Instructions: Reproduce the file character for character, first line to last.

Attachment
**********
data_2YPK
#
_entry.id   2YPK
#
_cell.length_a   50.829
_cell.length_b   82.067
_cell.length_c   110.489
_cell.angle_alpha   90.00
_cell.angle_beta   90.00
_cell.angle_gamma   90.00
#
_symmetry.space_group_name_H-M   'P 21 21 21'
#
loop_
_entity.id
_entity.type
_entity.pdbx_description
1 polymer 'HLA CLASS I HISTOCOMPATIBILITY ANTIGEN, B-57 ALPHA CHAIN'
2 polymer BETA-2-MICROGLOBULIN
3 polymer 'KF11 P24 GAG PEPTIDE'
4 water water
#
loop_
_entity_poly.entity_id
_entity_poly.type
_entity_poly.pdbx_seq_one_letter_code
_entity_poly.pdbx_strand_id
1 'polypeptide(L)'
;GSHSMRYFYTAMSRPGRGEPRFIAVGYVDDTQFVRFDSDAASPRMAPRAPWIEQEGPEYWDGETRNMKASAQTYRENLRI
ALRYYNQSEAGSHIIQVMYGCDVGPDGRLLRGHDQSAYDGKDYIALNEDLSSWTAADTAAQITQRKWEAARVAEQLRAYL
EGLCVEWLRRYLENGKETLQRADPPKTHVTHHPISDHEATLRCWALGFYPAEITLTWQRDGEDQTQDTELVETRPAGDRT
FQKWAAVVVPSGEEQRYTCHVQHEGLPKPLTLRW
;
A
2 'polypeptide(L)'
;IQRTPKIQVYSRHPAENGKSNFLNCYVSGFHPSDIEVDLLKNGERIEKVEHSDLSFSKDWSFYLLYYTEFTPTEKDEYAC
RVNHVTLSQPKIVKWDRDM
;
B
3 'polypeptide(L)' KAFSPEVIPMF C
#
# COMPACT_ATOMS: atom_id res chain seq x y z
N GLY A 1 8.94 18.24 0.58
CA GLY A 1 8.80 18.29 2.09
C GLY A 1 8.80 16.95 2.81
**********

data_2YPK
#
_entry.id   2YPK
#
_cell.length_a   50.829
_cell.length_b   82.067
_cell.length_c   110.489
_cell.angle_alpha   90.00
_cell.angle_beta   90.00
_cell.angle_gamma   90.00
#
_symmetry.space_group_name_H-M   'P 21 21 21'
#
loop_
_entity.id
_entity.type
_entity.pdbx_description
1 polymer 'HLA CLASS I HISTOCOMPATIBILITY ANTIGEN, B-57 ALPHA CHAIN'
2 polymer BETA-2-MICROGLOBULIN
3 polymer 'KF11 P24 GAG PEPTIDE'
4 water water
#
loop_
_entity_poly.entity_id
_entity_poly.type
_entity_poly.pdbx_seq_one_letter_code
_entity_poly.pdbx_strand_id
1 'polypeptide(L)'
;GSHSMRYFYTAMSRPGRGEPRFIAVGYVDDTQFVRFDSDAASPRMAPRAPWIEQEGPEYWDGETRNMKASAQTYRENLRI
ALRYYNQSEAGSHIIQVMYGCDVGPDGRLLRGHDQSAYDGKDYIALNEDLSSWTAADTAAQITQRKWEAARVAEQLRAYL
EGLCVEWLRRYLENGKETLQRADPPKTHVTHHPISDHEATLRCWALGFYPAEITLTWQRDGEDQTQDTELVETRPAGDRT
FQKWAAVVVPSGEEQRYTCHVQHEGLPKPLTLRW
;
A
2 'polypeptide(L)'
;IQRTPKIQVYSRHPAENGKSNFLNCYVSGFHPSDIEVDLLKNGERIEKVEHSDLSFSKDWSFYLLYYTEFTPTEKDEYAC
RVNHVTLSQPKIVKWDRDM
;
B
3 'polypeptide(L)' KAFSPEVIPMF C
#
# COMPACT_ATOMS: atom_id res chain seq x y z
N GLY A 1 8.94 18.24 0.58
CA GLY A 1 8.80 18.29 2.09
C GLY A 1 8.80 16.95 2.81